Last month, we wrote about another in the increasingly long list of Facebook creation story-related lawsuits. The plaintiff in that story was Aaron Greenspan, a college classmate of Mark Zuckerberg. While Greenspan was in school, he created a similar social network to what eventually became Facebook.
Greenspan alleges that he was unfairly omitted from The Social Network, the 2011 film purportedly telling the history of Facebook. Greenspan felt so jilted at being left out of the movie that he sued the company that published The Accidental Billionaires, on which the hit movie was based (affiliate links).
As of of our last story, Greenspan’s suit alleging “defamation by omission” had just been dismissed by a Massachusetts federal judge.
But he appealed the decision to the First Circuit. Over the weekend, he also emailed us, and gave us more detail about his story. Let’s check in and hear what he has to say, along with a colorful deposition story from the old ConnectU case. There’s more than meets the eye to this tenacious programmer turned Facebook nemesis…
* “I want to apologize. Obviously, mistakes were made.” Admitting you’ve got a problem is just the first step. Greenberg Traurig’s executive director apologized for the Biglaw firm’s apparentscrew-ups in a Rothstein-related trial. [Miami Herald]
* Blind Chinese dissident Chen Guangcheng will be enrolling at NYU Law School on a fellowship. The administration is giving him a ritzy faculty apartment that comes complete with a kitchen full of Chinese food. He already knows how to eat like a law student. [New York Times]
* “What [the f**k] comes next?” That’s what law school grads asked themselves when their commencement speakers tried to slap on a happy face and speak positively about the job market. [Connecticut Law Tribune]
* But perhaps future law school grads will be able to find jobs more easily thanks to class offerings geared toward in-house counsel lawyering skills. Keep on dreaming that impossible dream. [Washington Post]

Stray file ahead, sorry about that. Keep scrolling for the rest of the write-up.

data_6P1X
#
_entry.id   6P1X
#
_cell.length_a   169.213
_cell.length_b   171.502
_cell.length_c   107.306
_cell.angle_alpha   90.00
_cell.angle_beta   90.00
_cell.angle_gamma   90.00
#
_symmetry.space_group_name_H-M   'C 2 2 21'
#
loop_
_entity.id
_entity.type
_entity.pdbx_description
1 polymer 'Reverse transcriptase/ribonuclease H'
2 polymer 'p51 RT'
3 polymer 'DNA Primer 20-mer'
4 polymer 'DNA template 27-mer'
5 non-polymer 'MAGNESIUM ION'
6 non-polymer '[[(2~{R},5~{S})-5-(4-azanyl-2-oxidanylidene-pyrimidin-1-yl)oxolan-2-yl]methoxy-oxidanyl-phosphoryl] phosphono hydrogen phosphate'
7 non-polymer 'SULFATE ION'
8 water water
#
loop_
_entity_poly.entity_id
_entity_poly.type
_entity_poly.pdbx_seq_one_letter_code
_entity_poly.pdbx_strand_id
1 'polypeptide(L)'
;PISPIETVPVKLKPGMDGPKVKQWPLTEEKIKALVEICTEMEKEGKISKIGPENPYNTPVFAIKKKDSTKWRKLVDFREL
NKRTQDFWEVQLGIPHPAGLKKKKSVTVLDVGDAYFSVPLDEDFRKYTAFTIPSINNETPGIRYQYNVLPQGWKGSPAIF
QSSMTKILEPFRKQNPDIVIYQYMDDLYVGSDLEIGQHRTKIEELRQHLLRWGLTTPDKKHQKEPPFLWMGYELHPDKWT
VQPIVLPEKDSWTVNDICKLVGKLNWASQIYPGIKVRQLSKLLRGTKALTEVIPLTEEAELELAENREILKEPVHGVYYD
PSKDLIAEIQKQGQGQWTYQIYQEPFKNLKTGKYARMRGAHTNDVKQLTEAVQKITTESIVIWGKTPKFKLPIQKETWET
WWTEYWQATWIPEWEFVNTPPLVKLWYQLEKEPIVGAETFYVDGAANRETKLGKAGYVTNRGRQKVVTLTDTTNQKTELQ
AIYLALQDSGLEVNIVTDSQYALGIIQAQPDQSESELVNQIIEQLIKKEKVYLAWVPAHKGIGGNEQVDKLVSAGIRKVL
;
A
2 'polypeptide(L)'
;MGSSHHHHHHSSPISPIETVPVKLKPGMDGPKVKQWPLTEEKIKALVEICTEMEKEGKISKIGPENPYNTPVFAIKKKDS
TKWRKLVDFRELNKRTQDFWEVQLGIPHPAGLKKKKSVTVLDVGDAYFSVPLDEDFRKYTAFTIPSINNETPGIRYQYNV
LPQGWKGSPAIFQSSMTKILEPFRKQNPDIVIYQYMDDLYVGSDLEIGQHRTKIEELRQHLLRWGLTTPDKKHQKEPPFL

* How does a small-time DUI attorney from California go from being an unknown to being a household name overnight? By filing a lawsuit filled with tawdry allegations against actor John Travolta. [Los Angeles Times]
For years now, the number of people suing in hopes of getting rich through some tenuous connection to Facebook’s early days has been longer than the line in front of Wal-Mart on Black Friday. And with Facebook’s rumored multibillion-dollar IPO possibly happening at the end of this week, the list of hopefuls is only getting longer.
This week, a magistrate judge in Massachusetts tossed out another one of these suits, filed by one of Mark Zuckerberg’s former classmates. This suit was a bit unusual, though. Instead of going after Facebook or Zuckerberg himself, the man used a roundabout strategy of suing the producers of The Social Network for “defamation by omission.”
Keep reading to learn more about Aaron Greenspan, the man who says he is just too damn important to have been left out of the Oscar-winning movie about Facebook…
Attorneys for Facebook went on the offensive yesterday, filing a bold motion to dismiss Paul Ceglia’s lawsuit, which claims a 50 percent ownership stake in the company.